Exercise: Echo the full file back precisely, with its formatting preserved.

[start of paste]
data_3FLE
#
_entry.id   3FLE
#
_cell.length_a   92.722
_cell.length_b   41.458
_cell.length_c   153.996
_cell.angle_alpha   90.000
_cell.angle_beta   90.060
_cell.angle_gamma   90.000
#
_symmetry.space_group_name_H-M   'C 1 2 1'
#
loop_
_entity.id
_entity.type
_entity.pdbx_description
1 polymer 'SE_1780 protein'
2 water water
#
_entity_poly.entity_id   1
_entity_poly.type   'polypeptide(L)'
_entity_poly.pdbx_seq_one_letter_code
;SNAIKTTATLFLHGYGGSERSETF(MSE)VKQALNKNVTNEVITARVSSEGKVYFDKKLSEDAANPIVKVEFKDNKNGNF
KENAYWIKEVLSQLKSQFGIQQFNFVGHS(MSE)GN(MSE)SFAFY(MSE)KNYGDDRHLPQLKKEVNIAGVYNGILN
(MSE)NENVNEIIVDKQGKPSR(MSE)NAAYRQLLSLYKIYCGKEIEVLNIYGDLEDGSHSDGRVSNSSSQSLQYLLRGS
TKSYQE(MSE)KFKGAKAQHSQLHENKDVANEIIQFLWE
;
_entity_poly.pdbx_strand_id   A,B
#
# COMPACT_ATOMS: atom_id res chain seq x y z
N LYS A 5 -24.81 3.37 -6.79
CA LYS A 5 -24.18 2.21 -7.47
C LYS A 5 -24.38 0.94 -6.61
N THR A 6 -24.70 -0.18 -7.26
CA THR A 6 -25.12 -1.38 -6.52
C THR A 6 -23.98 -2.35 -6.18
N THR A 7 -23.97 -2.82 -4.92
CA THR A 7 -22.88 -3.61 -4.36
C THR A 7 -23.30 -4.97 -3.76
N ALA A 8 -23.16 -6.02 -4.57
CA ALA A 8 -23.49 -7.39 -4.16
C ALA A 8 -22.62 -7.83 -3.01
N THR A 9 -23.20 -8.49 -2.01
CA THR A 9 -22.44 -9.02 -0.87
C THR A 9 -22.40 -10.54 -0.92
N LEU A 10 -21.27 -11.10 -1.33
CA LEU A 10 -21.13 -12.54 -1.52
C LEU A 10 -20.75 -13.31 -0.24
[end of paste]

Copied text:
data_3FLE
#
_entry.id   3FLE
#
_cell.length_a   92.722
_cell.length_b   41.458
_cell.length_c   153.996
_cell.angle_alpha   90.000
_cell.angle_beta   90.060
_cell.angle_gamma   90.000
#
_symmetry.space_group_name_H-M   'C 1 2 1'
#
loop_
_entity.id
_entity.type
_entity.pdbx_description
1 polymer 'SE_1780 protein'
2 water water
#
_entity_poly.entity_id   1
_entity_poly.type   'polypeptide(L)'
_entity_poly.pdbx_seq_one_letter_code
;SNAIKTTATLFLHGYGGSERSETF(MSE)VKQALNKNVTNEVITARVSSEGKVYFDKKLSEDAANPIVKVEFKDNKNGNF
KENAYWIKEVLSQLKSQFGIQQFNFVGHS(MSE)GN(MSE)SFAFY(MSE)KNYGDDRHLPQLKKEVNIAGVYNGILN
(MSE)NENVNEIIVDKQGKPSR(MSE)NAAYRQLLSLYKIYCGKEIEVLNIYGDLEDGSHSDGRVSNSSSQSLQYLLRGS
TKSYQE(MSE)KFKGAKAQHSQLHENKDVANEIIQFLWE
;
_entity_poly.pdbx_strand_id   A,B
#
# COMPACT_ATOMS: atom_id res chain seq x y z
N LYS A 5 -24.81 3.37 -6.79
CA LYS A 5 -24.18 2.21 -7.47
C LYS A 5 -24.38 0.94 -6.61
N THR A 6 -24.70 -0.18 -7.26
CA THR A 6 -25.12 -1.38 -6.52
C THR A 6 -23.98 -2.35 -6.18
N THR A 7 -23.97 -2.82 -4.92
CA THR A 7 -22.88 -3.61 -4.36
C THR A 7 -23.30 -4.97 -3.76
N ALA A 8 -23.16 -6.02 -4.57
CA ALA A 8 -23.49 -7.39 -4.16
C ALA A 8 -22.62 -7.83 -3.01
N THR A 9 -23.20 -8.49 -2.01
CA THR A 9 -22.44 -9.02 -0.87
C THR A 9 -22.40 -10.54 -0.92
N LEU A 10 -21.27 -11.10 -1.33
CA LEU A 10 -21.13 -12.54 -1.52
C LEU A 10 -20.75 -13.31 -0.24